What Are Celgene’s Key Sources of Revenue?

by Trefis Team
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Celgene (NASDAQ:CELG) is a global biopharmaceuticals company, which has recently entered into a merger agreement with Bristol-Myers Squibb in a deal valued at $74 billion. Celgene generates its revenues primarily from sales of drugs used for the treatment of cancer and inflammatory diseases worldwide. Its top selling drug is Revlimid, which accounts for roughly 65% of the company’s overall revenues. We have created an interactive dashboard ~ What’s Celgene’s Revenue And Profit Breakdown? ~ which highlights the drug-wise breakup of revenues and profits for Celgene. You can also modify the revenue and profit drivers to see the impact on the company’s overall revenues and profits.

Celgene operates in two key therapeutic areas ~ Hematology /Oncology, and Inflammation & Immunology. The company’s blockbuster drug Revlimid is used for the treatment of multiple myeloma, mantle cell lymphoma (MCL), and myelodysplastic syndromes (MDS). The drug has seen stellar sales growth from $5.8 billion in 2015 to an estimated $9.7 billion in 2018. The drug’s peak sales are estimated to be as high as $15 billion by 2022, when it nears its patent expiration. The MDS market is expected to grow at a CAGR of around 10% till 2022 to an estimated $2.4 billion, and Revlimid’s share is estimated to be over 90%. However, in the MCL market it faces strong competition from Imbruvica and Rituxan. Pomalyst is another billion dollar drug for Celgene, with sales estimated to be over $2 billion in 2018. It is also used for the treatment of multiple myeloma. Otezla is used to treat psoriatic arthritis and plaque psoriasis, with estimated sales of over $1 billion in 2018. Overall, these three drugs account for roughly 90% of the company’s total revenues. Looking at operating margins, they grew from 28% in 2016 to 36% in 2017, and are estimated to be 34% in 2018, as per the company’s guidance, which translates into $5.2 billion profit.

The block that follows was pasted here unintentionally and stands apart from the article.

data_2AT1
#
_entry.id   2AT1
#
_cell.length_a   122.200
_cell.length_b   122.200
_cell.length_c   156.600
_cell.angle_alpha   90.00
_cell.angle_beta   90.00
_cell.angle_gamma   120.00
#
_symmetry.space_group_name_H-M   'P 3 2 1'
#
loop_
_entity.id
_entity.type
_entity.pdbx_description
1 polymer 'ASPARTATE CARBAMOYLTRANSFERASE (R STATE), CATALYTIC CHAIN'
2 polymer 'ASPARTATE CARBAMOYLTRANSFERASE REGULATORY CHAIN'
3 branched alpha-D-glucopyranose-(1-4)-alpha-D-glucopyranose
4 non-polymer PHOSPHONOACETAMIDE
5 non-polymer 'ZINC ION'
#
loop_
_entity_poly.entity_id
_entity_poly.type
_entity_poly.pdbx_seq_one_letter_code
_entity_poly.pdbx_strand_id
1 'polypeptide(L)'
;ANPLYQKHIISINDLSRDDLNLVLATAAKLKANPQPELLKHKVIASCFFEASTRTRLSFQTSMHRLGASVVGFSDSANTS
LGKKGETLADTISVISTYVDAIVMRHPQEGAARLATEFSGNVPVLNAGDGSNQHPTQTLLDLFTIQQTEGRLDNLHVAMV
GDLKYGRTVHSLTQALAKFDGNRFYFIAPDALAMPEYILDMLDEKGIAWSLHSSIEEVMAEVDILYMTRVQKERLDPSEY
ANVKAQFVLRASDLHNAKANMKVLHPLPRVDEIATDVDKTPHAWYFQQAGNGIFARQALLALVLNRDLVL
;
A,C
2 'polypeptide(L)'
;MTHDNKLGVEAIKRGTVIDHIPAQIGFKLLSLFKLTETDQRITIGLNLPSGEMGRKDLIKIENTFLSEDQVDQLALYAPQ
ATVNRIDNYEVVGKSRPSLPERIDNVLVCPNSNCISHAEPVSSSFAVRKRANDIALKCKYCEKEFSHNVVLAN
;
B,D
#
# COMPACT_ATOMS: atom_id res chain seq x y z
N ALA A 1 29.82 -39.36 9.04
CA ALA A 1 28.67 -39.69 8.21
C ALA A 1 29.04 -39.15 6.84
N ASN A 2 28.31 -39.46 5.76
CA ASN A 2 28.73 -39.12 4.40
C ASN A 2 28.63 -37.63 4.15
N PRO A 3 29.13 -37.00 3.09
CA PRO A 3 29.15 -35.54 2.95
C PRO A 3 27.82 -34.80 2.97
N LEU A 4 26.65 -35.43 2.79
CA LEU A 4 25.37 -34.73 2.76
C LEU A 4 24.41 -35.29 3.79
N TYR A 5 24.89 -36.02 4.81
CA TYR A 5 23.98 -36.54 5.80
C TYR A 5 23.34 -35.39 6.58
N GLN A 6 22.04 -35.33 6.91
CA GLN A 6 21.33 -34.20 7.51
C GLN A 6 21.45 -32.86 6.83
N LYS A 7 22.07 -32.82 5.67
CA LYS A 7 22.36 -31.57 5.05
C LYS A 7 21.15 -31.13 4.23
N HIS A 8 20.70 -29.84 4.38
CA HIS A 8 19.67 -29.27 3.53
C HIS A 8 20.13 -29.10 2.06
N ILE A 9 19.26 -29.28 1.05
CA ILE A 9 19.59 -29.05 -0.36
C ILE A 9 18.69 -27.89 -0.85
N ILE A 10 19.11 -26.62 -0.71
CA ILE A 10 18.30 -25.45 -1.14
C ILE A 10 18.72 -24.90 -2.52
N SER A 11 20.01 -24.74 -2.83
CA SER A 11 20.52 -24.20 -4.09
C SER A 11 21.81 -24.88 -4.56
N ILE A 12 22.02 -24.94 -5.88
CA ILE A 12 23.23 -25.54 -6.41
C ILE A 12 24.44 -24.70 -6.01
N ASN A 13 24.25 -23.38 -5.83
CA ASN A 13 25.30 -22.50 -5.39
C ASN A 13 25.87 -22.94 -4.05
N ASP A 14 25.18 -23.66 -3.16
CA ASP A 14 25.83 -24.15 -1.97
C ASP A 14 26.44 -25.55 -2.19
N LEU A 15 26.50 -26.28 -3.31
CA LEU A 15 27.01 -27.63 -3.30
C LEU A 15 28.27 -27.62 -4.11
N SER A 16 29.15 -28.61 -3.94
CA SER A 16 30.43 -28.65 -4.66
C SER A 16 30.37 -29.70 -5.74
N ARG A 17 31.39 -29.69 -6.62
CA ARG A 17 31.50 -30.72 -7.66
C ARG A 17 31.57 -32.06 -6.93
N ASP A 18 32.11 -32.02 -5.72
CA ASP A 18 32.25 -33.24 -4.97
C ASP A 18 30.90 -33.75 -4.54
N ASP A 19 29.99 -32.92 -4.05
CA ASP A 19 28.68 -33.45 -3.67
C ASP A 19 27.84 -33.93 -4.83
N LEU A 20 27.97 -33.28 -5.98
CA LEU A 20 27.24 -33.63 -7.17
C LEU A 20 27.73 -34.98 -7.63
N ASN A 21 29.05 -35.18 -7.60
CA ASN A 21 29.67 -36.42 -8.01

Celgene’s late stage pipeline is attractive with ozanimod in immunology and inflammation, and luspatercept, liso-cel (JCAR017), bb2121, and fedratinib in hematology. These drugs have potential peak sales of over $10 billion. Bristol-Myers Squibb recently announced its plan to merge with Celgene. The combined entity will have revenues of over $37 billion, and earnings could be as high as $6 per share in the coming years, according to our estimates (See – Bristol-Myers Squibb & Celgene Combined Could Generate Earnings of Over $6 Per Share In The Coming Years).


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